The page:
How to Build a Mini Solar Cell

Written by sage kalmus
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How to Build a Mini Solar Cell
Homemade mini solar cells are effective and cost less than store-bought ones. (solar cells image by Albert Lozano from Fotolia.com)

A solar cell is the fundamental component of any solar power system, with a single solar panel comprised of several rows of solar cells. The solar cell is the device that converts energy from the rays of the sun into electricity. Building mini solar cells is a simple and inexpensive way to explore solar power, whether as a science project or as the groundwork for a homemade solar panel.

Skill level:
Moderate

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Things you need

  • Electric stove
  • Sandpaper, steel wool or wire brush
  • 1 sheet of copper flashing, 1-by-2-feet
  • Tin snips
  • Soap or household cleanser
  • Wide-mouthed glass jar
  • Table salt
  • Tap water
  • Microammeter

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Instructions

  1. 1

    Clean one of the stove burners well, using sandpaper, steel wool or the wire brush to scrub off any corrosion, oil, grease or other substances.

  2. 2

    Cut the copper flashing with the tin snips into two rectangular pieces that can each fit completely over the stove burner.

  3. 3

    Wash the copper flashing pieces well with soap or household cleanser and rinse completely. Brush with sandpaper, steel wool or the wire brush to remove all traces of corrosion. Dry the pieces well. Wash your hands with soap and water and rinse well to remove all grease and oils.

  4. 4

    Lay one of the copper rectangles, or plates, on top of the stove burner and turn the burner on to the highest setting. Set the other copper plate aside. As the plate on the burner heats up, two types of copper oxide will start to form: a reddish-orange layer of cuprous oxide, covered by a black layer of cupric oxide. After about 30 minutes from the time that the black layer has completely covered the cuprous oxide layer, turn off the heat.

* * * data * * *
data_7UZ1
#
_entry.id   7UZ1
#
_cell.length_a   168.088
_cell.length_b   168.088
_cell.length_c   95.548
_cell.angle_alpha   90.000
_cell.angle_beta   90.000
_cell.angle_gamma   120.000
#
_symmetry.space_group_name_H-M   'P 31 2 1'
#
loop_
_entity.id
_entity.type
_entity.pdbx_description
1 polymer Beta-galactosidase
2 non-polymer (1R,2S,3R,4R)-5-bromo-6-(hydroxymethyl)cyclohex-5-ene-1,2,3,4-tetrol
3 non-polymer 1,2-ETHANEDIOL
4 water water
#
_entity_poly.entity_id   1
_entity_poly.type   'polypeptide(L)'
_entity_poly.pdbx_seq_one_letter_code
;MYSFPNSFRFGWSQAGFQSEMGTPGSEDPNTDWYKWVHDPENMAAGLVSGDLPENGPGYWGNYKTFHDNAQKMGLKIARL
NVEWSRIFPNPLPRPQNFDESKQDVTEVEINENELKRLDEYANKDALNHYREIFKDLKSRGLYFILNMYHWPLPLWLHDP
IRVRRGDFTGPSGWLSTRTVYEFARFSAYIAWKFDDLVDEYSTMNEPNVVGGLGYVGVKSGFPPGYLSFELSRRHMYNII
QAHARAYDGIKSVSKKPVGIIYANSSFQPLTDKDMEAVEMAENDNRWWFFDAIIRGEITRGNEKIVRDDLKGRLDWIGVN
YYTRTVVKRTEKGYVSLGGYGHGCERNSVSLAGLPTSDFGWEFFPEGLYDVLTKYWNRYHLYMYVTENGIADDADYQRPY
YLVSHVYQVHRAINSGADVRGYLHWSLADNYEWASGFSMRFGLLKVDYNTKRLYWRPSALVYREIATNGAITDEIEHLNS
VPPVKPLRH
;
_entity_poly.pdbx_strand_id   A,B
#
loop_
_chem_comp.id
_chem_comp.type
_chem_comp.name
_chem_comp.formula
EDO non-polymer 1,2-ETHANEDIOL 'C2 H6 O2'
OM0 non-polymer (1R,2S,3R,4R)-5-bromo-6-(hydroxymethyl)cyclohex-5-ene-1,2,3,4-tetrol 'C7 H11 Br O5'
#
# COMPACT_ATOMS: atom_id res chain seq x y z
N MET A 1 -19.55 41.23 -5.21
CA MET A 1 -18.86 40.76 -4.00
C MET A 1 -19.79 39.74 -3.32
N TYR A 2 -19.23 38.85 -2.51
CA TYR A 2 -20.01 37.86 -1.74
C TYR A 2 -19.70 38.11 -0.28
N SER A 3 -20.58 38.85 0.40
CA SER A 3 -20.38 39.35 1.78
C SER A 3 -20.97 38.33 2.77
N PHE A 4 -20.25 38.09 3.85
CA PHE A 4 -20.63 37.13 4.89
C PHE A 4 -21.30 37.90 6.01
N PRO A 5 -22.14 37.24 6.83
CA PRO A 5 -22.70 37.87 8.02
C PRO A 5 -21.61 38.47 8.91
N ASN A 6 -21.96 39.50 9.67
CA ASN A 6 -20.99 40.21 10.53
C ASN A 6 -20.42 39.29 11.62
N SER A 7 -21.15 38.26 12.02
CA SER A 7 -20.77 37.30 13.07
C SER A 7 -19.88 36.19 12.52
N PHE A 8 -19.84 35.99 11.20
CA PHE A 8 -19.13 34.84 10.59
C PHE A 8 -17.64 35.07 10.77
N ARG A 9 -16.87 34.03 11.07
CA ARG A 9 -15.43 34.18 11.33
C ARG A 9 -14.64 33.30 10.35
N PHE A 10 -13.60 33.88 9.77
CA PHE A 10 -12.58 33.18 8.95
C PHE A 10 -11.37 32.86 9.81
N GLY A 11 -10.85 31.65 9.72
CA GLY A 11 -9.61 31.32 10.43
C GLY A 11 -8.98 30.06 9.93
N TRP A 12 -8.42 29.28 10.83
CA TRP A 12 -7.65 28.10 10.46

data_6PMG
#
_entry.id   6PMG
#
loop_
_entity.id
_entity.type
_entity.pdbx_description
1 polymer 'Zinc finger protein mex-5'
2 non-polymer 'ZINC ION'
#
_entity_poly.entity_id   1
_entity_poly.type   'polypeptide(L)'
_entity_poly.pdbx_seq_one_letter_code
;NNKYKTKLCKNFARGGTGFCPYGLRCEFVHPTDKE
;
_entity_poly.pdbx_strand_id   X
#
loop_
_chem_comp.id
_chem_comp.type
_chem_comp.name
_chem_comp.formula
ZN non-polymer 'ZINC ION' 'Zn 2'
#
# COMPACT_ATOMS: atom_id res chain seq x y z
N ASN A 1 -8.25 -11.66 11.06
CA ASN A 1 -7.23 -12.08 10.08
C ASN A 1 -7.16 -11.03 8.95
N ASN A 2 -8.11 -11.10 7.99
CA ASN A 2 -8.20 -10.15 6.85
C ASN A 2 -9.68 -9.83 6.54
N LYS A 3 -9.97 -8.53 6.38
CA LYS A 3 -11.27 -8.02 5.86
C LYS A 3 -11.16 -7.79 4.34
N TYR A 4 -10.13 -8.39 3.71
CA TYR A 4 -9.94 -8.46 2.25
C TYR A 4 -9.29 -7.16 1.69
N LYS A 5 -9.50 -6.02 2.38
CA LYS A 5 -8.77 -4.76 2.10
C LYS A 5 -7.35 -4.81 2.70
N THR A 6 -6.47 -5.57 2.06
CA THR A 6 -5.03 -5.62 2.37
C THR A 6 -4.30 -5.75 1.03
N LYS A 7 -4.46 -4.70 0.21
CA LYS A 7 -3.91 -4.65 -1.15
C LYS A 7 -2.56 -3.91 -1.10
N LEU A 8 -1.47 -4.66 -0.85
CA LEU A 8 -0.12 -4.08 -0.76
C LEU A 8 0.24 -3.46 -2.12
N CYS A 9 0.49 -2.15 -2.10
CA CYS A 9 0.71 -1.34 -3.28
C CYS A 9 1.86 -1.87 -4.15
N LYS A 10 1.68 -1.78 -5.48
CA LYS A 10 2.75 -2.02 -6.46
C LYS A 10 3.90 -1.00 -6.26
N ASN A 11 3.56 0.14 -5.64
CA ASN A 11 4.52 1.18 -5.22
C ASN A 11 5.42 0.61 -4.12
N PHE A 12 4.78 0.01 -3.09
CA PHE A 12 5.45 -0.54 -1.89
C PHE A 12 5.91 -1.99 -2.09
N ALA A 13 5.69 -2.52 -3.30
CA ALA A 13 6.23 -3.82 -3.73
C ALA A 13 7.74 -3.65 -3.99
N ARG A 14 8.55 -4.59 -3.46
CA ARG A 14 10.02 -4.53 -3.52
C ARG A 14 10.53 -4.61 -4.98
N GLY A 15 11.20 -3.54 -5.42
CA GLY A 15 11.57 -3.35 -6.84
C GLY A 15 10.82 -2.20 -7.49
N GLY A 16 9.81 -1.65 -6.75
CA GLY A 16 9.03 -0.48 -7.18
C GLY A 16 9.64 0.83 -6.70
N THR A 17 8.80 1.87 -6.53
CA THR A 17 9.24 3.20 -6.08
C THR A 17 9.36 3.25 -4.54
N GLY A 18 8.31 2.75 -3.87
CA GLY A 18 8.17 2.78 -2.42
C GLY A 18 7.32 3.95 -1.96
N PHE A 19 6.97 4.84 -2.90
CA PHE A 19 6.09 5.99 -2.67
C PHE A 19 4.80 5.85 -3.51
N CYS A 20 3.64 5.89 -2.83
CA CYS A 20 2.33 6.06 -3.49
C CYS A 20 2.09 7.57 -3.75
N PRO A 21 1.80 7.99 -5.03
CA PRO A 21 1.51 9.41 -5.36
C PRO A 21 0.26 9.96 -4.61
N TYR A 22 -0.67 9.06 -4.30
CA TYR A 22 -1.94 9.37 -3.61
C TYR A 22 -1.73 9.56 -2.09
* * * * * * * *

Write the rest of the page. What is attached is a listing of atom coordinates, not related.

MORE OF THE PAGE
5. 5

    Let the copper plate cool completely. The copper will shrink as it slowly cools and much of the black cupric oxide waste will separate and flake off. After about 20 minutes, when the plate has cooled completely, remove it from the burner.

  6. 6

    Carefully clean the plate with the sandpaper, steel wool or wire brush, rubbing lightly and running under tap water to remove the cupric oxide while leaving behind as much of the cuprous oxide as possible.

  7. 7

    Place the copper plate in the glass jar, bending it slightly toward one wall of the jar, with the cuprous oxide-coated side facing outward. Take the clean copper plate and set it in the jar, bending it toward the opposite side. With both plates in place, adjust them so they are not touching.

  8. 8

    Secure the two copper plates to their respective sides of the jar with the alligator clip leads of the microammeter, connecting the negative terminal to the plate containing cuprous oxide and the positive terminal to the clean plate.

  9. 9

    Dissolve the table salt completely in a heat-safe container of hot tap water and carefully pour the saltwater mixture into the glass jar, being sure not to get the alligator clips wet. Leave about an inch of space above the water line so you can adjust the copper pieces without wetting the clips.

Tips and warnings

  • Test the mini solar cell by taking it outside into the full sun and seeing if the microammeter registers microamperage. With full sun, the microammeter should read 50 microamperes or higher.
  • Always be careful of fire and burns when working around a hot stove burner.
  • Let the copper plate cool on the burner slowly, because if the cupric oxide cools too quickly it could stick to the plate instead of peeling off.
  • When rinsing the cupric oxide off the plate, resist the urge to get all of it off by scrubbing too hard, or you risk damaging the delicate reddish cuprous oxide layer.

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